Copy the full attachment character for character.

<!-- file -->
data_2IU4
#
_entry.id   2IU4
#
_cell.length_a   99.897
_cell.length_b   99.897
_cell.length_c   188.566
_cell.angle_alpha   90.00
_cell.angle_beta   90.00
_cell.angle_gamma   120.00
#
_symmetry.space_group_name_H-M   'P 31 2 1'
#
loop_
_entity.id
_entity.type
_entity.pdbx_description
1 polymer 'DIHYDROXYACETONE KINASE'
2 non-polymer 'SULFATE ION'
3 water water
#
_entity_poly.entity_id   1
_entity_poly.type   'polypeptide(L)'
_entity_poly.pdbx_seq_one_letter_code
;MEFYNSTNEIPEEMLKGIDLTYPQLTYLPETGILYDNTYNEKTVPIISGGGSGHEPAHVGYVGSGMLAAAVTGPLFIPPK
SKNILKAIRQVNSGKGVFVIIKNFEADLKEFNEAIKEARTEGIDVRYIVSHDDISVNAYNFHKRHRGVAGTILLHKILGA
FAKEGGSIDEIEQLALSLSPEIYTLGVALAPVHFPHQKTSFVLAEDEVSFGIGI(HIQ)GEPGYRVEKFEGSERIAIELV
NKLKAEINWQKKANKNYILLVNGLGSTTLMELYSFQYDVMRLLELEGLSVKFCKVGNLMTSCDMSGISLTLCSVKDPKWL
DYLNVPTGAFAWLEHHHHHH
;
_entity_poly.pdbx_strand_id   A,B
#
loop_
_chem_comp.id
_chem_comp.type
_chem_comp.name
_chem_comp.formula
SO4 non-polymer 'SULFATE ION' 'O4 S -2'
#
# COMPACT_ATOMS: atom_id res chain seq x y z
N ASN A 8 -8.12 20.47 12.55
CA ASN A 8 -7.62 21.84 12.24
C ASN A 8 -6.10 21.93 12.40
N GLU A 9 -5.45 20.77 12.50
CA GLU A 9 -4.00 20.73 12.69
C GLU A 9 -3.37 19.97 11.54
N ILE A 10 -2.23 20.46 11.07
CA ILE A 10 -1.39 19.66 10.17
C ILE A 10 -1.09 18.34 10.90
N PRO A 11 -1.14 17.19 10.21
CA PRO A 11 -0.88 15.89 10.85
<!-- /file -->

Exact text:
data_2IU4
#
_entry.id   2IU4
#
_cell.length_a   99.897
_cell.length_b   99.897
_cell.length_c   188.566
_cell.angle_alpha   90.00
_cell.angle_beta   90.00
_cell.angle_gamma   120.00
#
_symmetry.space_group_name_H-M   'P 31 2 1'
#
loop_
_entity.id
_entity.type
_entity.pdbx_description
1 polymer 'DIHYDROXYACETONE KINASE'
2 non-polymer 'SULFATE ION'
3 water water
#
_entity_poly.entity_id   1
_entity_poly.type   'polypeptide(L)'
_entity_poly.pdbx_seq_one_letter_code
;MEFYNSTNEIPEEMLKGIDLTYPQLTYLPETGILYDNTYNEKTVPIISGGGSGHEPAHVGYVGSGMLAAAVTGPLFIPPK
SKNILKAIRQVNSGKGVFVIIKNFEADLKEFNEAIKEARTEGIDVRYIVSHDDISVNAYNFHKRHRGVAGTILLHKILGA
FAKEGGSIDEIEQLALSLSPEIYTLGVALAPVHFPHQKTSFVLAEDEVSFGIGI(HIQ)GEPGYRVEKFEGSERIAIELV
NKLKAEINWQKKANKNYILLVNGLGSTTLMELYSFQYDVMRLLELEGLSVKFCKVGNLMTSCDMSGISLTLCSVKDPKWL
DYLNVPTGAFAWLEHHHHHH
;
_entity_poly.pdbx_strand_id   A,B
#
loop_
_chem_comp.id
_chem_comp.type
_chem_comp.name
_chem_comp.formula
SO4 non-polymer 'SULFATE ION' 'O4 S -2'
#
# COMPACT_ATOMS: atom_id res chain seq x y z
N ASN A 8 -8.12 20.47 12.55
CA ASN A 8 -7.62 21.84 12.24
C ASN A 8 -6.10 21.93 12.40
N GLU A 9 -5.45 20.77 12.50
CA GLU A 9 -4.00 20.73 12.69
C GLU A 9 -3.37 19.97 11.54
N ILE A 10 -2.23 20.46 11.07
CA ILE A 10 -1.39 19.66 10.17
C ILE A 10 -1.09 18.34 10.90
N PRO A 11 -1.14 17.19 10.21
CA PRO A 11 -0.88 15.89 10.85